8 Traditional Cleaning Tricks That Don’t Actually Work

8 Traditional Cleaning Tricks That Don’t Actually Work

Removing gum with peanut butter

Save the PB for your sandwiches and skip putting it on gum-matted hair or upholstery, says Melissa Maker, a cleaning expert and host of the YouTube channel Clean My Space. Not only does this hack waste food, but it will also create a bigger mess to clean up afterward. Maker recommends applying coconut or olive oil to the sticky area, instead.

Mixing baking soda and vinegar makes a super cleaner

Don’t get us wrong—baking soda and vinegar are great cleaning products on their own. But mix them together, and you’re left with nothing but water. What gives? Because vinegar is an acid and baking soda is a base, together they will fizz up and neutralize each other. “People may think that the fizz helps to remove dirt or grime, but all it will do is create a big mess,” Maker says.

Soaking clothes in salt prevents fading

Experts tested this trick and found that it’s bogus. Turns out, whether or not the dye bleeds actually depends on how the material was made. “If a fabric runs, it’s just not properly finished,” Carolyn Forte, the director of the Good Housekeeping Institute’s Cleaning Lab, says. So if the colors of your clothes are running in the washer, you should blame your wardrobe—not the water you wash it in.

Rubbing wax paper on baseboards prevents dust build-up

Wrong again! Wax paper leaves behind a sticky, chemical-loaded coating on your baseboards that is almost guaranteed to need a second clean. Even worse, it may attract more dust and dirt in the process. Maker suggests wiping your baseboards with a dry microfiber cloth, and you can even attach it to a flat-head mop or long pole for any hard-to-reach spots.

Spraying hairspray removes ink and marker stains

This trick worked back in the day when hairspray contained alcohol, the ingredient needed to remove pesky stains. But these days, you are better off applying rubbing alcohol to the offending spot, according to Leslie Reichert, author of The Joy of Green Cleaning. Dab the fabric with a stain remover and give it a spin in the washing machine to make sure the stain is gone for good.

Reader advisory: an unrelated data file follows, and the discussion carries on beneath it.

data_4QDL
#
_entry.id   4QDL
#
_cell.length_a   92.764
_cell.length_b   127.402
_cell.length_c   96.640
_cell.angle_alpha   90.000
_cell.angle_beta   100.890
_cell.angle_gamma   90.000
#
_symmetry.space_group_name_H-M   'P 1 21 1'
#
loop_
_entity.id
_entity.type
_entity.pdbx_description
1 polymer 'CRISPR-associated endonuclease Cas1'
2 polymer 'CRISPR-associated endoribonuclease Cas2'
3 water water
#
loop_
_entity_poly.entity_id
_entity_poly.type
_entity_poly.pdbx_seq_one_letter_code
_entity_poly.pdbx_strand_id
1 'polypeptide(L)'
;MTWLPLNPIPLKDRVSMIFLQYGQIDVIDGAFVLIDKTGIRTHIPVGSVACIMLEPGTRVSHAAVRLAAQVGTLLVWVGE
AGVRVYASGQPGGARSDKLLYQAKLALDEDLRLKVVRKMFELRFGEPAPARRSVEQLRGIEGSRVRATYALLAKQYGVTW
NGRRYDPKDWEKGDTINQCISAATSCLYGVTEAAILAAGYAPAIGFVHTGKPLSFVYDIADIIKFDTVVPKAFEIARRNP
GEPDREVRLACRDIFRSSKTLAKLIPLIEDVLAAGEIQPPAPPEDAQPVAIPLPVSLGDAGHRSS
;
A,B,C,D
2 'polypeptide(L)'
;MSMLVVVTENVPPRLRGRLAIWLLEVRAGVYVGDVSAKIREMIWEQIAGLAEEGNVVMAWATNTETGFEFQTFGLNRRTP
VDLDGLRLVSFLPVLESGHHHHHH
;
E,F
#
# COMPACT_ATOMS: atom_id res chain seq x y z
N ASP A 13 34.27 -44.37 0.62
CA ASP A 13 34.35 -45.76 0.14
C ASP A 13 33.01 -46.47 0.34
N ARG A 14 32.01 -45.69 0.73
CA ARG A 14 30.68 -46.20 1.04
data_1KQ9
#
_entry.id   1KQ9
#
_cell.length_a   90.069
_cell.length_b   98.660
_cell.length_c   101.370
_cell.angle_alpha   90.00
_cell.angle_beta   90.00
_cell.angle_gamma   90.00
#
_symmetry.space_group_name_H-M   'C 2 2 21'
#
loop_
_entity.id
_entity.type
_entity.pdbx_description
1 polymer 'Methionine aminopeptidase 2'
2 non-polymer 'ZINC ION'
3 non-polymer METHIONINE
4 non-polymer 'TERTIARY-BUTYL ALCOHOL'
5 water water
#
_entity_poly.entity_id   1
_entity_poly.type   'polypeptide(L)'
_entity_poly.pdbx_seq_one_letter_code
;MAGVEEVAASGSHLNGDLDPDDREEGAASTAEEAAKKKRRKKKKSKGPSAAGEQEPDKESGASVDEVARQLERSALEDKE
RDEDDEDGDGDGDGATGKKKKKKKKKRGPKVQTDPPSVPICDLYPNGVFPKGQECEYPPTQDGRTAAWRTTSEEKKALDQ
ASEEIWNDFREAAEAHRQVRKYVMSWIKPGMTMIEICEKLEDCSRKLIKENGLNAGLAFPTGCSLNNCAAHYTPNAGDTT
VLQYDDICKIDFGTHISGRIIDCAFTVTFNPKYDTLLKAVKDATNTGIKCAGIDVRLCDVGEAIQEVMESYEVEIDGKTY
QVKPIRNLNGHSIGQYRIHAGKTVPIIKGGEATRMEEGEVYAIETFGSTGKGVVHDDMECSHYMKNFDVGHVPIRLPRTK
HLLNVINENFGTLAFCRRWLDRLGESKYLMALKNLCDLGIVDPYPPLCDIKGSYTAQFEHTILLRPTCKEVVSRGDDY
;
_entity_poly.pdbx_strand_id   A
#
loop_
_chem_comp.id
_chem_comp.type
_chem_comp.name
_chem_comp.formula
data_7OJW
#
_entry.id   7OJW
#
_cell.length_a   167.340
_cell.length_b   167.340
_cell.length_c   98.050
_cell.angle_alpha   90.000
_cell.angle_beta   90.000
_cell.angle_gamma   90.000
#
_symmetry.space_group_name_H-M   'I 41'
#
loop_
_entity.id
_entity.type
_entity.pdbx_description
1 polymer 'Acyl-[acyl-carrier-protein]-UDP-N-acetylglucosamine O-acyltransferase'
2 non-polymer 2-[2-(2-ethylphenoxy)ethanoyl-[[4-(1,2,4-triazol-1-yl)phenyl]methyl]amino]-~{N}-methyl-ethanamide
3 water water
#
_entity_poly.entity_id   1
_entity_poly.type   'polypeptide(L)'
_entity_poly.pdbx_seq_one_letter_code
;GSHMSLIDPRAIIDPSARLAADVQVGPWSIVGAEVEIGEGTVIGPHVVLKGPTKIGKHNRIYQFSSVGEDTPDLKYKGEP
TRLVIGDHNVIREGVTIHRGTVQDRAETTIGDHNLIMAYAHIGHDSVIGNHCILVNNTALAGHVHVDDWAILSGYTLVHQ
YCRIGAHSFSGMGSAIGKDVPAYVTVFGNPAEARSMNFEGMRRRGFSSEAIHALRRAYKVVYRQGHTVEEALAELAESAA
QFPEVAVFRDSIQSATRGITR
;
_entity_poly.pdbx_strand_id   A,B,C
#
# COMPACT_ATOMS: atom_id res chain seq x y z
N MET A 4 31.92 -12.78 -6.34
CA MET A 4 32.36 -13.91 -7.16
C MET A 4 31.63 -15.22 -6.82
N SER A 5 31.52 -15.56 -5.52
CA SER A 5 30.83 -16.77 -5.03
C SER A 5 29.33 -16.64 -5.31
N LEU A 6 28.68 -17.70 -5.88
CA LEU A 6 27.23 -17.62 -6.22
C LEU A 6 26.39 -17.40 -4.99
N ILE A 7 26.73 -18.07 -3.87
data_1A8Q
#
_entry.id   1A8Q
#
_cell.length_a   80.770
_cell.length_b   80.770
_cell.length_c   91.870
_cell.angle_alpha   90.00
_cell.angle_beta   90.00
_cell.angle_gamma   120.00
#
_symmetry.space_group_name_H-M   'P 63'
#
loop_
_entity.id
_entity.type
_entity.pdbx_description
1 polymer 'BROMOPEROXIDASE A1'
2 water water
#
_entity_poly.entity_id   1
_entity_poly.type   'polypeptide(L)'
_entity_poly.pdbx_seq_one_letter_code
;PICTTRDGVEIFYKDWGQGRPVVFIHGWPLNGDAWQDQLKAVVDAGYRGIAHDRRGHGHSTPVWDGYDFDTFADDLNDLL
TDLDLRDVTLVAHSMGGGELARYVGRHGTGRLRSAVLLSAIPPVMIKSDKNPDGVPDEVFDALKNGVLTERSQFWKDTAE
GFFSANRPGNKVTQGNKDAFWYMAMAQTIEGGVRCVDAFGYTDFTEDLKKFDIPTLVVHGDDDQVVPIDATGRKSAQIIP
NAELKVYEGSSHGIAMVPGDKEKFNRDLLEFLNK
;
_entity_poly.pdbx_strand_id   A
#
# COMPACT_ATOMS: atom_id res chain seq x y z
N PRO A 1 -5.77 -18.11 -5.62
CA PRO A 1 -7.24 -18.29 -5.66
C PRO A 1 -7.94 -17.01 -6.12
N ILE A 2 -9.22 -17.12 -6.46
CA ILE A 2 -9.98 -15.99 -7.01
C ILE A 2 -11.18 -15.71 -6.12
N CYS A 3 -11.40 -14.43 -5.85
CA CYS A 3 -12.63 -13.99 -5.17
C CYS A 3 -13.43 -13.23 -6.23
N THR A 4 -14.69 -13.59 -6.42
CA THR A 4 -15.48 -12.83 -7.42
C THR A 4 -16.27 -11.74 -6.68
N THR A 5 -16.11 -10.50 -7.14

Placing dryer sheets in the air vent freshens the house

Dryer sheets belong in your laundry, not your air vents. “An HVAC system isn’t one you want to mess around with,” Maker says. Leaving dryer sheets in the vents can block airflow and spread synthetic chemicals throughout your home. Luckily, there are many more effective ways to make your home smell fresh. Maker suggests changing your furnace filter, deodorizing your soft surfaces, or using an essential oils diffuser.

Using wood polish spiffs up furniture

Polishing furniture made of raw wood is a no-brainer. But most wood furniture sold today is coated in a finish, so polishing it can actually make your furniture appear duller. Polyurethane, urethane, shellac, or varnish finishes are all made of plastic, which should be cleaned rather than polished, according to Jan M. Dougherty, author of The Lost Art of House Cleaning. She cleans her wood furniture with white vinegar and a microfiber rag.

Mixing vinegar and dish soap removes pet stains

Vinegar is a stain remover superhero, but it’s not strong enough to remove odors and discoloration caused by pet urine or vomit. Same goes for dish soap. An enzyme cleaner, on the other hand, is able to break down the proteins in the stain and make your carpet or upholstery look spotless.

Source: Reader’s Digest

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